Country Queer

Lifting up LGBTQ+ voices in country and Americana.

Lantern Tour Ad

‘Queer Americana’ Pt. 10: Ella

By James Dillon III & Ella

We reached out to Maine-based photographer James Dillon III earlier this year about running their ‘Queer Americana’ series on CQ and we’re proud to finally be able to bring it to you.

Photographed on a road trip across the country, Dillon’s series pushes buttons by setting up curious contrasts and juxtapositions, sometimes subtle and sometimes not. It’s a reflection of how queerness feels in our own personal spaces versus how it feels in the larger world around us—it is simultaneously familiar and foreign.

‘Queer Americana’ is a reminder of how one size doesn’t fit all. And yet, each of us must find ways of being in the world and ways to feel comfortable in our own skin. It is, at times, challenging.

Welcome to #queeramericana


A Honky-Tonk of Our Own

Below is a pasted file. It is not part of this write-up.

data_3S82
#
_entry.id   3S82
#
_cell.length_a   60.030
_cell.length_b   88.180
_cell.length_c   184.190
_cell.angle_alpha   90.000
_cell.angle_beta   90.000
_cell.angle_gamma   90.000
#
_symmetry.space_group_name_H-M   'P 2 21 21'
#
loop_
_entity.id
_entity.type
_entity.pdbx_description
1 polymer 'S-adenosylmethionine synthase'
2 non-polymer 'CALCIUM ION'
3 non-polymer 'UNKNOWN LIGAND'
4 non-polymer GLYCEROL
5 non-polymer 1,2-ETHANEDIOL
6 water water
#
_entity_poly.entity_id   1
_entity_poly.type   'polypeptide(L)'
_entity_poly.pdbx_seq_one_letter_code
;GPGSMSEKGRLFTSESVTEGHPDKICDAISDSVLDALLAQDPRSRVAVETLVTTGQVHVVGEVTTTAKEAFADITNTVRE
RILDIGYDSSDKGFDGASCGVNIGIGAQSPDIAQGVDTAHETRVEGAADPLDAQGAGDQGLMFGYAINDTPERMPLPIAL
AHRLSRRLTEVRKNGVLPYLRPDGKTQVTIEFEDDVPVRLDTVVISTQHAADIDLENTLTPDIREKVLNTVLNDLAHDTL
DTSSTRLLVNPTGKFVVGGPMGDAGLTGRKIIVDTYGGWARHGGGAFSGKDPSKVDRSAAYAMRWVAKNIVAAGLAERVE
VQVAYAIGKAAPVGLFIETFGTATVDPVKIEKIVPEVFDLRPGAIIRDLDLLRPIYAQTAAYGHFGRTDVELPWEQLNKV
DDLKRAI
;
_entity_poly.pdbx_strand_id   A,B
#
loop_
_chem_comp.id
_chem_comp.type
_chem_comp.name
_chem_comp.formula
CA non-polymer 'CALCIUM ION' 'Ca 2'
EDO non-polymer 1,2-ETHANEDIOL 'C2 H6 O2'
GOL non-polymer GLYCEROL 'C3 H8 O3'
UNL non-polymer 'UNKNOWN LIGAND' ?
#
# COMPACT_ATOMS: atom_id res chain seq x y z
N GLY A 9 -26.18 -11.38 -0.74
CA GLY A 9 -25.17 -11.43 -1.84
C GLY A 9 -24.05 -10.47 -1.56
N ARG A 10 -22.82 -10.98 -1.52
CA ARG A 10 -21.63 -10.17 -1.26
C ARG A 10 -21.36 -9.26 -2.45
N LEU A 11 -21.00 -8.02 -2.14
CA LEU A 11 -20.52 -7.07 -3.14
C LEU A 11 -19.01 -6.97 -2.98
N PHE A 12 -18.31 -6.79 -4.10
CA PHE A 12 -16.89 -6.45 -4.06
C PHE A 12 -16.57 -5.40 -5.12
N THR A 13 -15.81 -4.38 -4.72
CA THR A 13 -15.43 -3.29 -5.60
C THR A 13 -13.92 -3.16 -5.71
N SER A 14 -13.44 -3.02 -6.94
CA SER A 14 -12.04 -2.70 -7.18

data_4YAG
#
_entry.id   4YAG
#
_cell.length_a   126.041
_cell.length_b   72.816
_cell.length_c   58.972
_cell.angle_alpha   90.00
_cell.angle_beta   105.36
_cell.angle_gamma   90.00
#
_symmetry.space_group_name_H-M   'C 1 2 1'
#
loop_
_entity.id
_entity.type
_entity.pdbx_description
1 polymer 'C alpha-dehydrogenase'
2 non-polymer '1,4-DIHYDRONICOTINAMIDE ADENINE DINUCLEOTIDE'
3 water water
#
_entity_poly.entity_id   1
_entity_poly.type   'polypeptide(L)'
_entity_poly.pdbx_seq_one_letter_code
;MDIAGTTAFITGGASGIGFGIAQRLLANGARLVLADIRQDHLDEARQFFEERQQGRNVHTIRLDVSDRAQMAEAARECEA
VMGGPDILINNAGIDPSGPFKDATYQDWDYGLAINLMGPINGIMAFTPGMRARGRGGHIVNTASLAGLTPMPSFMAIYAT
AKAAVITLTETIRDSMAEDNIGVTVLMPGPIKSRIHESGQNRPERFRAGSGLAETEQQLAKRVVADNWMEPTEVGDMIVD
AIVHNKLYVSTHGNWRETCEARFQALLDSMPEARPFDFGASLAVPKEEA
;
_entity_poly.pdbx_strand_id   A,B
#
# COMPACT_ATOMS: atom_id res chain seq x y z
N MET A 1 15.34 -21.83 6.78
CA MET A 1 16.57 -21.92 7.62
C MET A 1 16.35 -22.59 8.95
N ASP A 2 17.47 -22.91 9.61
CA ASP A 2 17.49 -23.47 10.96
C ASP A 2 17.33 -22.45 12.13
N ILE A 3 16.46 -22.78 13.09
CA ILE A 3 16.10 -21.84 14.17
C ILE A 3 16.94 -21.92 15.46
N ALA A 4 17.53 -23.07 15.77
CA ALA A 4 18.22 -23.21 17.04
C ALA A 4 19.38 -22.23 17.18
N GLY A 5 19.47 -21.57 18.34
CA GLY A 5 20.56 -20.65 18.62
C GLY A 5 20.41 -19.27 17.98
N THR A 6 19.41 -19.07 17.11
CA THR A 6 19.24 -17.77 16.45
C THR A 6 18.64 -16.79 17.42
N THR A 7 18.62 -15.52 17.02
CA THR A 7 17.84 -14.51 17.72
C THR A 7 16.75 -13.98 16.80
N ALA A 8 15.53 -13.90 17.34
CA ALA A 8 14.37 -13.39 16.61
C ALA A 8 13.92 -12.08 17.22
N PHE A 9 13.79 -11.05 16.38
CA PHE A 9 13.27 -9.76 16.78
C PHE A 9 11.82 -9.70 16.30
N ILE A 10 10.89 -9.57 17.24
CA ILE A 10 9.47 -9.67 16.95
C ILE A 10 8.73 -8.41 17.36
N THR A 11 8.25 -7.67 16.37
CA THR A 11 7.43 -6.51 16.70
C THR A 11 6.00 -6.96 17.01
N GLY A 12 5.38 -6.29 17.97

Please read Dillon’s primer for the series, visit their website, or consider becoming a Patreon subscriber.

“I’ve been trying to turn my sexuality into a superpower.

My first sexual experiences happened very early on in my life and it involved males and females. I didn’t find the closure, support or conversation that I needed to understand what had happened to me. There was no acknowledgement or reconciliation, I felt ashamed, isolated and intrigued.

Aside from being a sexual person I am also bisexual and I remember a family member specifically telling me “You know you can’t be gay, right?” As you can imagine, I felt very suppressed by my family for a long time, and still do at times.

One trip to the mall when I was a sad 14yr old, I walked into a Victoria Secret. This adorable red-headed gay boy gave me a ‘smokey eye,’ and something switched in me. I felt pretty and valued by this person and he was the most genuine person I had met in awhile. That’s when I found out Momma, I love the gays.

This experience inspired my interest in make-up and over time our community has taught me not to seek the approval of others, because I’m a bad bitch. That’s what I want to do, make people feel pretty and unashamed. Which qualifies as a superpower, a real superpower.”


James Dillon III is an artist living in Portland, Maine. A self-styled Renaissance Queer, they use photography, writing, and performance art to explore, celebrate, and challenge the world around them.